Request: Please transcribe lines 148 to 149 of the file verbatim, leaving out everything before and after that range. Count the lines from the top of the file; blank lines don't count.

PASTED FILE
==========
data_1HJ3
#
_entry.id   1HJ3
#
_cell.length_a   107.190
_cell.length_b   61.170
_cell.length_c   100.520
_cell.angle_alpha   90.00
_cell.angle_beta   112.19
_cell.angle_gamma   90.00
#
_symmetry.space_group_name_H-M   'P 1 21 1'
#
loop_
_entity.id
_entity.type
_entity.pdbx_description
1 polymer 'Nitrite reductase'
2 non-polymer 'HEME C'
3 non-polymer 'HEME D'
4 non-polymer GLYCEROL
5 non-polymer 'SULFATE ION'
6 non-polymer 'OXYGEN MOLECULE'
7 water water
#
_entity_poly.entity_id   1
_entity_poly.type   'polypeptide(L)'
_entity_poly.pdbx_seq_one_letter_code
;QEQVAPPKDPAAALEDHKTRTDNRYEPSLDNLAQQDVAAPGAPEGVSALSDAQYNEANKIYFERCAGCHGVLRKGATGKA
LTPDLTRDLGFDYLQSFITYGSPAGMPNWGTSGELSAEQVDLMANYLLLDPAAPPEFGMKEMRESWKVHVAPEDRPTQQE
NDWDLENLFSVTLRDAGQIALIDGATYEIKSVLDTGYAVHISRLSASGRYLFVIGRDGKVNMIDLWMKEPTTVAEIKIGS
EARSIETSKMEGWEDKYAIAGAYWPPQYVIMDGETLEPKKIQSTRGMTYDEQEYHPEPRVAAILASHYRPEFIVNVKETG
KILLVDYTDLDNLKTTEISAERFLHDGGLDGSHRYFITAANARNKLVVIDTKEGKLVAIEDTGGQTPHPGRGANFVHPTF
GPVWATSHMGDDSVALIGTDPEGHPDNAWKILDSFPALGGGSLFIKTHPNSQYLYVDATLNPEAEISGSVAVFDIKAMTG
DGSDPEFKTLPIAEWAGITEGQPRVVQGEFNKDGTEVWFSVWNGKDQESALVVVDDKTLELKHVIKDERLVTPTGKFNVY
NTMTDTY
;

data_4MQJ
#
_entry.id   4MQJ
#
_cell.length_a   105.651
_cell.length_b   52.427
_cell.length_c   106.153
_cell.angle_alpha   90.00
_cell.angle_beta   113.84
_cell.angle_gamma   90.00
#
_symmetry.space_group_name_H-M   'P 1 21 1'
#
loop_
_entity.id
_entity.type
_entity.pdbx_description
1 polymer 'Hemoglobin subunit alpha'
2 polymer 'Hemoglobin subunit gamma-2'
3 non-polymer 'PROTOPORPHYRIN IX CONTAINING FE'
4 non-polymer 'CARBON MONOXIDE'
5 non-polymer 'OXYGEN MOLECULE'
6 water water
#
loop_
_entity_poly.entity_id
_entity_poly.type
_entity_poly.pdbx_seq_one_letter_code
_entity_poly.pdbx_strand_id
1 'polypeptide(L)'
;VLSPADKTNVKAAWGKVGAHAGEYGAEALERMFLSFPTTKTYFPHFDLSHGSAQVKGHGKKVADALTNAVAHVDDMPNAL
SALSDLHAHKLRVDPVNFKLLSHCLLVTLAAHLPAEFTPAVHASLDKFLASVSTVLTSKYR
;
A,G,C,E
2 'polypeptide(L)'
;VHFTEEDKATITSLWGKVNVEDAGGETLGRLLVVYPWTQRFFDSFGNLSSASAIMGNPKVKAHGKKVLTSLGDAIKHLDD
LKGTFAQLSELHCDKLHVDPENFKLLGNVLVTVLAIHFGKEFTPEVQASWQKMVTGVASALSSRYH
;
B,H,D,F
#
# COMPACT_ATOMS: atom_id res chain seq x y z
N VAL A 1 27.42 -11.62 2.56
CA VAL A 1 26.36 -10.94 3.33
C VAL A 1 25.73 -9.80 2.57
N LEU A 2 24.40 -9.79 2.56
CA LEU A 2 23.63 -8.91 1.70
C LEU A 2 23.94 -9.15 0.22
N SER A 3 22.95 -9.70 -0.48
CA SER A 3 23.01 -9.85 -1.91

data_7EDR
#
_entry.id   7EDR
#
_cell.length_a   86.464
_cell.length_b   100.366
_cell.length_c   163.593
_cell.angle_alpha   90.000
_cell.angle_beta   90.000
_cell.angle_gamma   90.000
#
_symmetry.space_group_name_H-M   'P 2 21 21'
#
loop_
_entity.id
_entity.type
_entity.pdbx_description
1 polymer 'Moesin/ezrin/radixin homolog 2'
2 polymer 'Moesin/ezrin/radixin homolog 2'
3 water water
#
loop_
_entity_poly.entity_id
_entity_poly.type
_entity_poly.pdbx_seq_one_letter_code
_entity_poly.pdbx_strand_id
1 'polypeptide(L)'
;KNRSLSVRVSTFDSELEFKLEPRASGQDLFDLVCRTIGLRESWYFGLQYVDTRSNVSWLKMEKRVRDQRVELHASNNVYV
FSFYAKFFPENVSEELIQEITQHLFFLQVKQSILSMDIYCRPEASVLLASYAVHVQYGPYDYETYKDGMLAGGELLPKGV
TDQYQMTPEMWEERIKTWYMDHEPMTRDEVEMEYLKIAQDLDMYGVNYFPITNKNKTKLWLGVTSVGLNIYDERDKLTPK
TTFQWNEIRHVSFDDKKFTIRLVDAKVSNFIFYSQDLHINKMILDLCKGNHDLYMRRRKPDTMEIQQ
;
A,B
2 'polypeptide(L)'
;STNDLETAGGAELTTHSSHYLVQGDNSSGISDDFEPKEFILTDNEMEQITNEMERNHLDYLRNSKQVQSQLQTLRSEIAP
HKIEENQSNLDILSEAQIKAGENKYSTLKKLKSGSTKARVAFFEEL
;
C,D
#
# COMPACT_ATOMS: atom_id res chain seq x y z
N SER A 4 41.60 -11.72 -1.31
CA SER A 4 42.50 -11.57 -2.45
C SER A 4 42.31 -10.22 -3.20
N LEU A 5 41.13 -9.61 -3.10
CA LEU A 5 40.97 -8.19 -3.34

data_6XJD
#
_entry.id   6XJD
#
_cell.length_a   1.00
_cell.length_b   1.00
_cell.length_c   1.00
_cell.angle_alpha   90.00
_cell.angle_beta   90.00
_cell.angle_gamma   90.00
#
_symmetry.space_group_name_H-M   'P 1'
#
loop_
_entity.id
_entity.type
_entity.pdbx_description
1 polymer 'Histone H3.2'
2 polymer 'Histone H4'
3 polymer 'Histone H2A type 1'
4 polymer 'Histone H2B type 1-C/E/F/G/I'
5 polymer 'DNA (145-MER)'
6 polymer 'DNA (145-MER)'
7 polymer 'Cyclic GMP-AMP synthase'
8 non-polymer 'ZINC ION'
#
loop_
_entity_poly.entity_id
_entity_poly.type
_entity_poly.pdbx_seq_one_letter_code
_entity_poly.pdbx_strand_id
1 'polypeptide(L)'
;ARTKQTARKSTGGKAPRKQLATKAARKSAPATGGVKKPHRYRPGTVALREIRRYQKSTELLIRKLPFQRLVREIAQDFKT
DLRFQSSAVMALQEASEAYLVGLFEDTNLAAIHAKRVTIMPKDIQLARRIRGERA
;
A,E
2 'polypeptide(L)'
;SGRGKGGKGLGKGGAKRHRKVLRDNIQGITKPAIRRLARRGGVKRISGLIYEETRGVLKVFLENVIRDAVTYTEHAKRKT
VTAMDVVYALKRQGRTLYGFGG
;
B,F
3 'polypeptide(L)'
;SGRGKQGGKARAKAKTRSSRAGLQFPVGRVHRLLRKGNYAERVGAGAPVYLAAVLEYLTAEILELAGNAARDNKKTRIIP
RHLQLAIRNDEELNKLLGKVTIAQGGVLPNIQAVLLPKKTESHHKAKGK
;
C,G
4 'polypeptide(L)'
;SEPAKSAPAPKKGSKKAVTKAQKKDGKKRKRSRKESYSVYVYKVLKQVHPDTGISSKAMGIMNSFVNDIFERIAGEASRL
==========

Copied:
_entity.pdbx_description
1 polymer 'Histone H3.2'